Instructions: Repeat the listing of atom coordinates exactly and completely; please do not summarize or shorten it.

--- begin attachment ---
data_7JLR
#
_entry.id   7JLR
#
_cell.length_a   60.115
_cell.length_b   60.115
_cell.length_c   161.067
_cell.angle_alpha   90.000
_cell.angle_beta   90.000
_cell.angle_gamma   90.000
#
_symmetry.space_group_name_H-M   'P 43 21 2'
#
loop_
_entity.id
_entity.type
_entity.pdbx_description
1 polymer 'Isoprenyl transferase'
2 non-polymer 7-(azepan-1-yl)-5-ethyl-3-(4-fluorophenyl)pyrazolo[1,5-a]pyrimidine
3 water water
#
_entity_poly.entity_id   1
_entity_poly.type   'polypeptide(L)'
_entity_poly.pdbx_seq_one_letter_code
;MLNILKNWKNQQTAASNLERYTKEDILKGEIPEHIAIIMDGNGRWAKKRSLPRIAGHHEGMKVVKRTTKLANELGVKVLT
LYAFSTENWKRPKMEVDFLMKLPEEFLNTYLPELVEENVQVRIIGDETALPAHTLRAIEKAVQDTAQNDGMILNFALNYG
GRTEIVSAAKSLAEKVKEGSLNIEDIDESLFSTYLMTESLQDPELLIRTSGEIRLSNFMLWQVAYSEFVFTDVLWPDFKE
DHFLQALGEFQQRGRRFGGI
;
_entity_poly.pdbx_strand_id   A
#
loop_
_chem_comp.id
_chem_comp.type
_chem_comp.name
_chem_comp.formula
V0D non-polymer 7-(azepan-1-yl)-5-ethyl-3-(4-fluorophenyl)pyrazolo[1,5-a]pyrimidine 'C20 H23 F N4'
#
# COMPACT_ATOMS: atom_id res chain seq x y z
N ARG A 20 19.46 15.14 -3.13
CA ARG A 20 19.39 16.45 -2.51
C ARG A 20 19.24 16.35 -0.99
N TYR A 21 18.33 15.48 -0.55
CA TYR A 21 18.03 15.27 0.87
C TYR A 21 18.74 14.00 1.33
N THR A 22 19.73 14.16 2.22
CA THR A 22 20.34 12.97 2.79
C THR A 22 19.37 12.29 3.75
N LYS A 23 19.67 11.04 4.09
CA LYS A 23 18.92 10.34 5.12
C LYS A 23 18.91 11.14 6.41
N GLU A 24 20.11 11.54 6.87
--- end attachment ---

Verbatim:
data_7JLR
#
_entry.id   7JLR
#
_cell.length_a   60.115
_cell.length_b   60.115
_cell.length_c   161.067
_cell.angle_alpha   90.000
_cell.angle_beta   90.000
_cell.angle_gamma   90.000
#
_symmetry.space_group_name_H-M   'P 43 21 2'
#
loop_
_entity.id
_entity.type
_entity.pdbx_description
1 polymer 'Isoprenyl transferase'
2 non-polymer 7-(azepan-1-yl)-5-ethyl-3-(4-fluorophenyl)pyrazolo[1,5-a]pyrimidine
3 water water
#
_entity_poly.entity_id   1
_entity_poly.type   'polypeptide(L)'
_entity_poly.pdbx_seq_one_letter_code
;MLNILKNWKNQQTAASNLERYTKEDILKGEIPEHIAIIMDGNGRWAKKRSLPRIAGHHEGMKVVKRTTKLANELGVKVLT
LYAFSTENWKRPKMEVDFLMKLPEEFLNTYLPELVEENVQVRIIGDETALPAHTLRAIEKAVQDTAQNDGMILNFALNYG
GRTEIVSAAKSLAEKVKEGSLNIEDIDESLFSTYLMTESLQDPELLIRTSGEIRLSNFMLWQVAYSEFVFTDVLWPDFKE
DHFLQALGEFQQRGRRFGGI
;
_entity_poly.pdbx_strand_id   A
#
loop_
_chem_comp.id
_chem_comp.type
_chem_comp.name
_chem_comp.formula
V0D non-polymer 7-(azepan-1-yl)-5-ethyl-3-(4-fluorophenyl)pyrazolo[1,5-a]pyrimidine 'C20 H23 F N4'
#
# COMPACT_ATOMS: atom_id res chain seq x y z
N ARG A 20 19.46 15.14 -3.13
CA ARG A 20 19.39 16.45 -2.51
C ARG A 20 19.24 16.35 -0.99
N TYR A 21 18.33 15.48 -0.55
CA TYR A 21 18.03 15.27 0.87
C TYR A 21 18.74 14.00 1.33
N THR A 22 19.73 14.16 2.22
CA THR A 22 20.34 12.97 2.79
C THR A 22 19.37 12.29 3.75
N LYS A 23 19.67 11.04 4.09
CA LYS A 23 18.92 10.34 5.12
C LYS A 23 18.91 11.14 6.41
N GLU A 24 20.11 11.54 6.87